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Monday, October 6, 2014

In Bow's Eyes


Have you ever gazed deeply into someone's eyes? It's usually not allowed. There are privacy concerns and intimacy taboos and so when we look at another person, we usually make the glance quite cursory, even with people we know very well.

Bow is also a very private person. He doesn't talk to just anyone, and he takes time to get to know people. It takes a very long time to convert someone from a stranger to a friend. It takes a commitment to get really close.

But here is your chance. Look deep into Bow's eyes. He allowed me to film him close up. It's okay. It's not invasive.


Now that you've looked, it does not mean that you know him, nor does it mean -- certainly not! -- that he knows you. But it gives you an idea of what it might be like if you did know him well.

Knowing someone, just like seeing someone, is not reciprocal. You can see someone and yet he cannot see you. You can know people, but they cannot know you. Sometimes people are fooled into thinking that if they see, then they are also seen, and vice versa. That's a mistake. Reciprocity is an illusion.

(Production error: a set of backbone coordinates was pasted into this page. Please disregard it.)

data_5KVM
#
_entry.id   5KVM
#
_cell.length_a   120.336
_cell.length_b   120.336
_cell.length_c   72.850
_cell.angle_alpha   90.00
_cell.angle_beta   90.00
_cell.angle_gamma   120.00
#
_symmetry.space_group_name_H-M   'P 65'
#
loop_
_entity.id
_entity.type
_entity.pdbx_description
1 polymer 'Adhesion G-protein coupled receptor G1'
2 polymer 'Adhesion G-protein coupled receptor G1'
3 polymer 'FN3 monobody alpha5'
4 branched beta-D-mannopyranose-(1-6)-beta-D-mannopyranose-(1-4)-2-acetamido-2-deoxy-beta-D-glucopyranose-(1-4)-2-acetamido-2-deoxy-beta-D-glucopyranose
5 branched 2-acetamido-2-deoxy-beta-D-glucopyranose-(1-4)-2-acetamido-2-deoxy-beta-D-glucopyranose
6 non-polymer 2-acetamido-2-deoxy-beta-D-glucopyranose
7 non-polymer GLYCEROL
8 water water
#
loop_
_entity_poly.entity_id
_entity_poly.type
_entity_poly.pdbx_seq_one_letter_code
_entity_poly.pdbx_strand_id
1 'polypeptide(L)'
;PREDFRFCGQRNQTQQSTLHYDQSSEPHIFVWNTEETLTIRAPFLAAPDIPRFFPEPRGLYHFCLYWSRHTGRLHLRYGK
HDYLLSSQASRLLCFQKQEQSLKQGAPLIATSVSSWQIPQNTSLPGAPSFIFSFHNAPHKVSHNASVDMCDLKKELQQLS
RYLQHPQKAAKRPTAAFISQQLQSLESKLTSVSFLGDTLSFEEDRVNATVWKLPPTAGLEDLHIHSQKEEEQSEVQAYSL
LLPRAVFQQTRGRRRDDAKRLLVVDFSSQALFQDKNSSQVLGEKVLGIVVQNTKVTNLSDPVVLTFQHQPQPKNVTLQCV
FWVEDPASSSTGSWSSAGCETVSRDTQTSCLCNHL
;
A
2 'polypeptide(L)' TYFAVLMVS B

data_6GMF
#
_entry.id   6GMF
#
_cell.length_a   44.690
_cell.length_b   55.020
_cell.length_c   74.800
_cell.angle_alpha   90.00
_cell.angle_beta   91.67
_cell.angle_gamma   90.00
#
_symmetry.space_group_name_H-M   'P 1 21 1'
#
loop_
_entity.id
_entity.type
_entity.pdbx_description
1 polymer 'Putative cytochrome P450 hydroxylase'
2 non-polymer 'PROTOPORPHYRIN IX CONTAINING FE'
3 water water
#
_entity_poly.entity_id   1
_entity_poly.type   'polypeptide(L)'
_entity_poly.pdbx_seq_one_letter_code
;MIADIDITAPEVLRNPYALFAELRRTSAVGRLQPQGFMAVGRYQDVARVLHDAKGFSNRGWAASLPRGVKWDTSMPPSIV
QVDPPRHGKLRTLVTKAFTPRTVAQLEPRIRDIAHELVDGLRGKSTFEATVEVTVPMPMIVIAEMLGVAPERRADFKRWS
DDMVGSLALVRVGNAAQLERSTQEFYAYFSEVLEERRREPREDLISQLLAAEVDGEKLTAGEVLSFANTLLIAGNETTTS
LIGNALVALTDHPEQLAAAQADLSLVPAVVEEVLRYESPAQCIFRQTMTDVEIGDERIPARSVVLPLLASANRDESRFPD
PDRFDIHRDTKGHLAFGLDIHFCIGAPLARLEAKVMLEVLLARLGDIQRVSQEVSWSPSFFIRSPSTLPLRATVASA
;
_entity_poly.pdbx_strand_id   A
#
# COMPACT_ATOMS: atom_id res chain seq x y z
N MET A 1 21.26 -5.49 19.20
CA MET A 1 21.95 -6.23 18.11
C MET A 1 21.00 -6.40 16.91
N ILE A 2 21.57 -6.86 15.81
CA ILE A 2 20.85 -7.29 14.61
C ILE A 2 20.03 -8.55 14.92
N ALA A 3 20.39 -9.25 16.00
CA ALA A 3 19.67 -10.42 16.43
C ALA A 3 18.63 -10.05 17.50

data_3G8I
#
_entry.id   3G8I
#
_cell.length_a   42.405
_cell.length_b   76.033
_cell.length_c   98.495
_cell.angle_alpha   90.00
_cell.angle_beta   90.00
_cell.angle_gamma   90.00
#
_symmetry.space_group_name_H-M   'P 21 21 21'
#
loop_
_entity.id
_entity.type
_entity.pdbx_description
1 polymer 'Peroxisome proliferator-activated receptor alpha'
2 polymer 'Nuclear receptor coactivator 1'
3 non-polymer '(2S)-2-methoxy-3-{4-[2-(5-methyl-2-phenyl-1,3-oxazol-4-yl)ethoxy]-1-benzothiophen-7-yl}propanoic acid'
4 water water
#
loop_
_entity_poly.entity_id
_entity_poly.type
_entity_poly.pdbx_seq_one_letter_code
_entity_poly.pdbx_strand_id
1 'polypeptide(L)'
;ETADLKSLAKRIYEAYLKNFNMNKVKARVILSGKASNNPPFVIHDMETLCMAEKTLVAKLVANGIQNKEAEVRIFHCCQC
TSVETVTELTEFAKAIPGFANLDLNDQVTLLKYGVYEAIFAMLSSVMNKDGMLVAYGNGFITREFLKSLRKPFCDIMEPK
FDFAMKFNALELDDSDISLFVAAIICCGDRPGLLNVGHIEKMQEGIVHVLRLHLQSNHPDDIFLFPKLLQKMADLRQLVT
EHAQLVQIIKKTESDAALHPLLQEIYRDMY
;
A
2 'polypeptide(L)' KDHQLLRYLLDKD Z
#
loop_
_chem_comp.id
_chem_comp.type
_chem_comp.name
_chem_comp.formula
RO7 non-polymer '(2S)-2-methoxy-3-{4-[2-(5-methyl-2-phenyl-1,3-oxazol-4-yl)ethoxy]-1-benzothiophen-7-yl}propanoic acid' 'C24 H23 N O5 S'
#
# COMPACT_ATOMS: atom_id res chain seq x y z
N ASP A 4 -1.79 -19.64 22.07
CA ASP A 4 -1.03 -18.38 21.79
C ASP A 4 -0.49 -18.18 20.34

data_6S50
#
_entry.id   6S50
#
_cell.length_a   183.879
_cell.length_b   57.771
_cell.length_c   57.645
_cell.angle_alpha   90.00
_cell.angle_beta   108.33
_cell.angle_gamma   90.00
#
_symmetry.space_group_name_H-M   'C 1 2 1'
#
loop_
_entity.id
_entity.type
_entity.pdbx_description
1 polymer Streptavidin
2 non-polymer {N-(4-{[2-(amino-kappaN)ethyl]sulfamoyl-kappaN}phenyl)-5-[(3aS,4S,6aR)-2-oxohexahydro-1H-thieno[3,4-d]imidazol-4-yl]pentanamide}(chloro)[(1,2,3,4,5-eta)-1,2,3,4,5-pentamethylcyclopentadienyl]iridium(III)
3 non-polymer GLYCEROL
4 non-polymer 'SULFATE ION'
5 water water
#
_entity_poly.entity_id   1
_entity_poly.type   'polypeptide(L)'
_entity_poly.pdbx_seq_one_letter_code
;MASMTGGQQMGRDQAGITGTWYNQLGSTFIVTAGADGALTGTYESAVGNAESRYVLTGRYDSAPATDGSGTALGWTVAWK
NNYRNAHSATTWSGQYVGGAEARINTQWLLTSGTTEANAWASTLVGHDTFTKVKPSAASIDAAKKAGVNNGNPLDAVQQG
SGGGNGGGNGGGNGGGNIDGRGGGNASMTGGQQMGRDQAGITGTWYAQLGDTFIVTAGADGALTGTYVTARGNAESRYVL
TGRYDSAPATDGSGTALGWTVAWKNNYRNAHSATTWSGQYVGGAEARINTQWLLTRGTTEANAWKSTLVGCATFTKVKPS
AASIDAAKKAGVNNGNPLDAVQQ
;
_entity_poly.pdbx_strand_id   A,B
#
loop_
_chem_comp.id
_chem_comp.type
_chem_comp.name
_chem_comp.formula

The problem in today's world isn't just that we don't get to know chimpanzees well, and that even those who call themselves experts on chimpanzees will rarely spend all their time with a single individual. The biggest problem of all is that the more experience someone has, the less he tends to know. The more people we know, the less we know anyone.

You may meet hundreds of people every day. But how many can look you in the eye? Have you ever been close enough to anyone to gaze as deeply as I can into Bow's eyes?

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